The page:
This problem arises within the setting of the apostle Paul’s resounding conclusion and confident affirmation in Romans 8. Having set forth the mercy and grace of God in the salvation of His people in Christ through faith, the apostle sings of his confidence that nothing will be able to separate us, those who have been called according to God’s purpose and electing grace (Rom. 8:28–10), from God’s love in Christ Jesus. This song of confidence in God’s grace and redemptive purpose seems almost to be the conclusion to which the entirety of the argument in Romans 1–8 has been leading. Though all men are by nature sinners, deserving of the wrath and judgment of God, there is a way of salvation provided to believers through faith in Jesus Christ. Though the wrath of God is being revealed from heaven against all the ungodliness and unrighteousness of men who suppress the truth in unrighteousness (Rom. 1:18ff.), and though there is “none righteous, no not one” (Rom. 3:10), the grace and mercy of God in the free justification and salvation of sinners is the hope of all believers. The conclusion of Romans 8 is a kind of climactic affirmation of the victory of God’s grace in Christ for all who believe.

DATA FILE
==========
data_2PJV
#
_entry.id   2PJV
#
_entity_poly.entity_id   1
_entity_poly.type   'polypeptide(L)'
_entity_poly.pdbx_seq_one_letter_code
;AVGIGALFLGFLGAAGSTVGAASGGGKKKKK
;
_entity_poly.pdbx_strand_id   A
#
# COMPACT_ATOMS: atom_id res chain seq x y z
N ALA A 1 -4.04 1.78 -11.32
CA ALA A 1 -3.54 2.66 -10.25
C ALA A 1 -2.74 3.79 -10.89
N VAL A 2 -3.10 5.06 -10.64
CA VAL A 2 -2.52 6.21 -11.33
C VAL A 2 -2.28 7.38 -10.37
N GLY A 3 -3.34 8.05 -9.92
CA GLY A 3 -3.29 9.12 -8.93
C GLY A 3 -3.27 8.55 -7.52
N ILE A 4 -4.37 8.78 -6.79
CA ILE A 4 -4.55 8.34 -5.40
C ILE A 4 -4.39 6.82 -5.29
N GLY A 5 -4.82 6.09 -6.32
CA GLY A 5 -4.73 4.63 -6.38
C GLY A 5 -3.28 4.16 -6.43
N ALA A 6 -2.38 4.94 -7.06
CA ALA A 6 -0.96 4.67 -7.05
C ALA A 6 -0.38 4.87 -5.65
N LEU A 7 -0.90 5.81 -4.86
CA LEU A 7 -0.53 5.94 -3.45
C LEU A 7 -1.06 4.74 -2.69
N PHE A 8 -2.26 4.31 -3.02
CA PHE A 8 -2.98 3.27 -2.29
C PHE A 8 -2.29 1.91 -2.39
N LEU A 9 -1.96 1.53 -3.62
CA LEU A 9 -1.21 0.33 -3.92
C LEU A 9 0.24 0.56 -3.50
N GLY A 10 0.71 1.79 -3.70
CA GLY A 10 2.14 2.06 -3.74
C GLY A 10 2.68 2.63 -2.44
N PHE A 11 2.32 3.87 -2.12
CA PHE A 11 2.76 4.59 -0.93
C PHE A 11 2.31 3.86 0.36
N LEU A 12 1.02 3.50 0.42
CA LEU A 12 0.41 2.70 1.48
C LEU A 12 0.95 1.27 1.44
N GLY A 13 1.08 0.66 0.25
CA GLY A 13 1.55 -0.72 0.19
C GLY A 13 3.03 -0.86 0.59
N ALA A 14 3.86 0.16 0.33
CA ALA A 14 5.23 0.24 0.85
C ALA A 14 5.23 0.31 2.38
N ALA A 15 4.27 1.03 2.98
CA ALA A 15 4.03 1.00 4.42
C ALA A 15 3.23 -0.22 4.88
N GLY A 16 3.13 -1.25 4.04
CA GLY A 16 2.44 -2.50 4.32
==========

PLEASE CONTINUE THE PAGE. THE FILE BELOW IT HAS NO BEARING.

However, this raises an inescapable problem for the apostle Paul. How can the believer exult in the triumph of God’s grace in Christ through faith, when this grace seems to be of no effect among the people of Israel? If God’s purposes and promises regarding Israel have terminated in failure and unbelief, how can we say that the gospel is the power of God unto salvation “to the Jew first and also to the Greek”? Indeed, if God’s Word has failed with Israel, who dares to be so confident that it will not terminate with a like failure in regard to the Gentiles? This is the kind of problem that presses in upon the apostle at the outset of Romans 9–11, as the opening words of chapter 9 eloquently attest: